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Consistency

By: john.coleman

By: Jack Jones

I’ll occasionally run into someone who claims qualitative risk assessment is better than quantitative because you’ll get greater consistency between analysts. Their point is that a key characteristic of data quality is repeatability -- i.e., in measuring something, you should expect to get the same results from different analysts. It’s a very important point.

So, let’s say we have four analysts (Don, Richard, Alex and Jack) each evaluating the loss exposure associated with the same risk scenario. Don and Richard are using a qualitative approach, while Alex and Jack are using a quantitative approach. Don and Richard evaluate the scenario independently of one another and both come up with a “Medium” risk rating. Hurray for consistency!

Now lets say Alex and Jack independently evaluate the same scenario and some up with, OMG(!), different results. Alex says the loss exposure is $50k per year, while Jack says it’s more like $75k per year. Surely this must support the claim that quantitative analysis is less consistent than qualitative analysis -- Game, Set, and Match to Qualitative Analysis! Right?

Three points to consider:

  1. If someone is performing quantitative analysis and using discrete, deterministic values like those above, then they’re doing it wrong (Jack and Alex should know better!). Quantitative analysis on risk scenarios should ALWAYS be done using ranges and/or distributions in order to represent the uncertainty that exists. We don’t know whether Jack’s $50k represents the worst-case, minimum, average, or some other point in between minimum and maximum. Likewise with Alex’s value. Even I might prefer a qualitative risk statement over a deterministic quantitative risk statement.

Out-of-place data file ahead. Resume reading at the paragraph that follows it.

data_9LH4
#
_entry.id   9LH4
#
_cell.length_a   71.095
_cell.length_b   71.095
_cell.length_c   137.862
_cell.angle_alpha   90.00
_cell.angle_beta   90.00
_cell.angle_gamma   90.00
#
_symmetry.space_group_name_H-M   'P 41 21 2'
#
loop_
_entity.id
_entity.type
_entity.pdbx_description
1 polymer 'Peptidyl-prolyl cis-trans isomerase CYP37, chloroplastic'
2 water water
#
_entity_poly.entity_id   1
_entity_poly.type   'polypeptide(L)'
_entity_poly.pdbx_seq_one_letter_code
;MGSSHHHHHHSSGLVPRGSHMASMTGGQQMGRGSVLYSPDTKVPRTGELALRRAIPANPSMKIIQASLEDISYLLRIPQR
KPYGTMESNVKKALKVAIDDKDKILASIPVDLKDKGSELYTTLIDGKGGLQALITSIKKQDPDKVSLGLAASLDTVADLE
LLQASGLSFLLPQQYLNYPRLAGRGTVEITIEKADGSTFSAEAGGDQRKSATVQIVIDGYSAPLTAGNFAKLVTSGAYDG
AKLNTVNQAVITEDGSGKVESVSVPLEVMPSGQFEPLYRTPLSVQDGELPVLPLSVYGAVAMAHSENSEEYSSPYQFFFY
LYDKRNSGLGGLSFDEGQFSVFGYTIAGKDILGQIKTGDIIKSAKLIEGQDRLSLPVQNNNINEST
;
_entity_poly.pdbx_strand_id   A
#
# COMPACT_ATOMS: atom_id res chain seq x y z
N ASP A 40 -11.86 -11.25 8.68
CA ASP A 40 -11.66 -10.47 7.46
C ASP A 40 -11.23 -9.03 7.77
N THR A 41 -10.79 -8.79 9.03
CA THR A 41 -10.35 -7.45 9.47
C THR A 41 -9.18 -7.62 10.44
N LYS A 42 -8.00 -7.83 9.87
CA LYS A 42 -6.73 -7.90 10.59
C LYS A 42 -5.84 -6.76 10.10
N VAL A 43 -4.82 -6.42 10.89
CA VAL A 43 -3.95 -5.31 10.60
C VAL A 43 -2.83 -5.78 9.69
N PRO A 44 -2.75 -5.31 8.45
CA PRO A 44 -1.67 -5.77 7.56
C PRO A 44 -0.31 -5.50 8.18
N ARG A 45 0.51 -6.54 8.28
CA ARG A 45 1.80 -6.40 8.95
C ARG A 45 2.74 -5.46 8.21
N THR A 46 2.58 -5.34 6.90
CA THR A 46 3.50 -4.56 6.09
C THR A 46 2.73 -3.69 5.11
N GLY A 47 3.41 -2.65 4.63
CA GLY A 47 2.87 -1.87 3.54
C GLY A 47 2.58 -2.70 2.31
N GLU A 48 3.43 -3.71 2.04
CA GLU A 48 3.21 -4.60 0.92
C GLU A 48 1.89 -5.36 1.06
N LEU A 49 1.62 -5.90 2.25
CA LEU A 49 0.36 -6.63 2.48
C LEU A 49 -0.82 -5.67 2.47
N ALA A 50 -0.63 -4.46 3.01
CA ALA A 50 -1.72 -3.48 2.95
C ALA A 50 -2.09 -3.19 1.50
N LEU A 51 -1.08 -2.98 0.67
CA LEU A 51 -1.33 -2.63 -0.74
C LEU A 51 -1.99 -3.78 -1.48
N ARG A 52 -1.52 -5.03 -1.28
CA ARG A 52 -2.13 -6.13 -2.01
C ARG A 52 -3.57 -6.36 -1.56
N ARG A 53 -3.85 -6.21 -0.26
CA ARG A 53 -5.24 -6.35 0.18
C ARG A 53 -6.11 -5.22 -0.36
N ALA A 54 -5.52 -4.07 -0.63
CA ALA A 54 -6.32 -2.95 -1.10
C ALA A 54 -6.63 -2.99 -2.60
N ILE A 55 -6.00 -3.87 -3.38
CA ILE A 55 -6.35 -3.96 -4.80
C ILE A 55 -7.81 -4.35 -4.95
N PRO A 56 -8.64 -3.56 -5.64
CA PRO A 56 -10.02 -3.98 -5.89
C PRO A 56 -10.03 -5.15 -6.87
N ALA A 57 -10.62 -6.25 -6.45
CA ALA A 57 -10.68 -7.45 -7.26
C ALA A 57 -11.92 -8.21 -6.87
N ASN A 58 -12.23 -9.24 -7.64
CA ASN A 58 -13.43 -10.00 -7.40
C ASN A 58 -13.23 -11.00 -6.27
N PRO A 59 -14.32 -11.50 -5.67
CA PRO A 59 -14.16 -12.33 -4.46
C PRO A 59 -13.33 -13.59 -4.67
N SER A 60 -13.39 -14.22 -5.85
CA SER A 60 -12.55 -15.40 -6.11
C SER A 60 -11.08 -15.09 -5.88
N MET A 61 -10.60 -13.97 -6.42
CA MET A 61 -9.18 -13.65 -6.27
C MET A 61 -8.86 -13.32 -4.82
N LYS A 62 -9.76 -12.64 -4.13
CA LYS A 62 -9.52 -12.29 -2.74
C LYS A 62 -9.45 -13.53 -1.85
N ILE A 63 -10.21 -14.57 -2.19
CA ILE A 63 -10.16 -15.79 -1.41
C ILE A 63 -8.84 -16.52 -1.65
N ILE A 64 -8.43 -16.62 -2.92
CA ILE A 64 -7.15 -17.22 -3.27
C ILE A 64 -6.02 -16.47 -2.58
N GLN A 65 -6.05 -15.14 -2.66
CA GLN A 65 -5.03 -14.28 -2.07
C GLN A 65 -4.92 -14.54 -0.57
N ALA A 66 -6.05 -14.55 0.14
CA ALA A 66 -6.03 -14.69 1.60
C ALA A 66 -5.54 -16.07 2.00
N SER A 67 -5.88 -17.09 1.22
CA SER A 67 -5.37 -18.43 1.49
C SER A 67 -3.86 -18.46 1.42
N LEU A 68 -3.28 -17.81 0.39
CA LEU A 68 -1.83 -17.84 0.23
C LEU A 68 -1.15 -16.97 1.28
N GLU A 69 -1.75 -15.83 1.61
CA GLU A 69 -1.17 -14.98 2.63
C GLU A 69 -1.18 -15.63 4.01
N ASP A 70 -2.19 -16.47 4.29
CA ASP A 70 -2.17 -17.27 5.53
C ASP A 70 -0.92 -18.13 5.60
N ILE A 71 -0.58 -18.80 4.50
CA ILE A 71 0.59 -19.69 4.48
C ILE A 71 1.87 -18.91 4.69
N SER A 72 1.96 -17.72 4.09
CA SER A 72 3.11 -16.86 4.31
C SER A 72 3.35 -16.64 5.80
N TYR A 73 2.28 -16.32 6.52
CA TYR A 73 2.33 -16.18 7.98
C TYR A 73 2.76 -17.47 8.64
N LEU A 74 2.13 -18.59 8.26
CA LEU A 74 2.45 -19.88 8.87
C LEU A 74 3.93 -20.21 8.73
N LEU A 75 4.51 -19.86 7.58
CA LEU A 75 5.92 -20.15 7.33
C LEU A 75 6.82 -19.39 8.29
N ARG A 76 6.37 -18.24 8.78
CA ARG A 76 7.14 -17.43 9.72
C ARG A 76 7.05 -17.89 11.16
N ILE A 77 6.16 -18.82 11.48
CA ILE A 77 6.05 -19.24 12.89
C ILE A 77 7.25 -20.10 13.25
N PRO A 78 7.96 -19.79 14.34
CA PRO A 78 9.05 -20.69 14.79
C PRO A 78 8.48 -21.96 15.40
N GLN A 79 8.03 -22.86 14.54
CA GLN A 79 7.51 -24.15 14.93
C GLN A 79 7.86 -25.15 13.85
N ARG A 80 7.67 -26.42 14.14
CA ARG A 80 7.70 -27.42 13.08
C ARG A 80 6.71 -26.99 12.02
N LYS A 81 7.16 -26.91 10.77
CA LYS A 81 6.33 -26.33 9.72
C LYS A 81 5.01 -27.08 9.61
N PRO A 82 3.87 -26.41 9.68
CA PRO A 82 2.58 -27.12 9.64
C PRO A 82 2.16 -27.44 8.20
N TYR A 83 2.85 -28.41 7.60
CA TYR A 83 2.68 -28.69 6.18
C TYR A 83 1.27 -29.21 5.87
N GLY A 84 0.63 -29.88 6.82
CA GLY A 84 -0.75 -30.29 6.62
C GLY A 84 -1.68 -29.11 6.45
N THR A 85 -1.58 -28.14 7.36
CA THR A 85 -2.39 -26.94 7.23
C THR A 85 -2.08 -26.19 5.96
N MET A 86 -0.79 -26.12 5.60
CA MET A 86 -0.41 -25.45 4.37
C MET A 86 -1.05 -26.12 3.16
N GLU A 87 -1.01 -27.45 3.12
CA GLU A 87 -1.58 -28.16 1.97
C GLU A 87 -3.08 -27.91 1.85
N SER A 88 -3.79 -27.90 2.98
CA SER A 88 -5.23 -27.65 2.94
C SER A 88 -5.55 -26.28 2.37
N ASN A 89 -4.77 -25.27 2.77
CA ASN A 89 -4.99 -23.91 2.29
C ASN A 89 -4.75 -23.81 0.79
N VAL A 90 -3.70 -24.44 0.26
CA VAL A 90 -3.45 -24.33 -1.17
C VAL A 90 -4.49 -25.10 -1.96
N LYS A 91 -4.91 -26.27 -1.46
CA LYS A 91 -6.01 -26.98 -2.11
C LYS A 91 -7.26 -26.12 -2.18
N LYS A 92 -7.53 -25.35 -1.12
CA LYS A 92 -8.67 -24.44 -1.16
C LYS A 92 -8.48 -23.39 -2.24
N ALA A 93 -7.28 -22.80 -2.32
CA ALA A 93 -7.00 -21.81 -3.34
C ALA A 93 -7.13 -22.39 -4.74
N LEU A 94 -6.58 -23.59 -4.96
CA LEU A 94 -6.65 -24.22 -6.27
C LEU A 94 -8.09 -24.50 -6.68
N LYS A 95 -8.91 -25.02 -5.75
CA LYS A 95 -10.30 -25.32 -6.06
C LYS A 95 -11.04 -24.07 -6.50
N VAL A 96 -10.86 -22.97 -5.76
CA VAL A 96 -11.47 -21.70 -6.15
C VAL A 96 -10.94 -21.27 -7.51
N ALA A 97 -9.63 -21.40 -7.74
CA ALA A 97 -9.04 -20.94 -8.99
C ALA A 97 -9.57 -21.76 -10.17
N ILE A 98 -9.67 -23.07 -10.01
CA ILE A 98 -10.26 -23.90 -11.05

2. The range of actual values that might underlie something labeled “Medium Risk” are undefined and large (i.e., imprecise), which inherently increases the odds of getting consistency from analyst to analyst. I mean, after all, if “High”, “Medium” and “Low” are expected to cover the entire spectrum of possible outcomes, how much less precise can you get? Here’s the deal, though. Given a wide enough range (i.e., imprecision) in a quantitative analysis, we could certainly get a degree of repeatability equal to what we might get from a qualitative analysis.
  3. For all we know, Don’s “Medium” isn’t anywhere close to Richard’s. Medium is a word that, without definition (http://www.cxoware.com/underneath-it-all/), is largely ambiguous.

Of course, the qualitative folks out there may say that it’s entirely possible for one quantitative analyst to get results that are orders of magnitude different than what a different analyst might get on the same scenario. Yes, that’s true. But if their understandings of the scenario, their assumptions, and/or their data are that different, then they would almost certainly get different qualitative results too (e.g., one analyst might say “High Risk” and the other “Medium Risk”).

Regardless, an extreme lack of precision, whether qualitative or quantitative, comes at a price in terms of usefulness. Prioritizing a portfolio of “High Risk” issues becomes especially soft and squishy, and describing the benefit for remediating a “High Risk” issue largely becomes a matter of how articulate a person is versus whether they have a clue or can defend their analysis.

Bottom line -- repeatability is an extremely important consideration, but we have to understand the measurement context and constraints, as well as usefulness of the values. The key is to strike the right balance between precision and utility.

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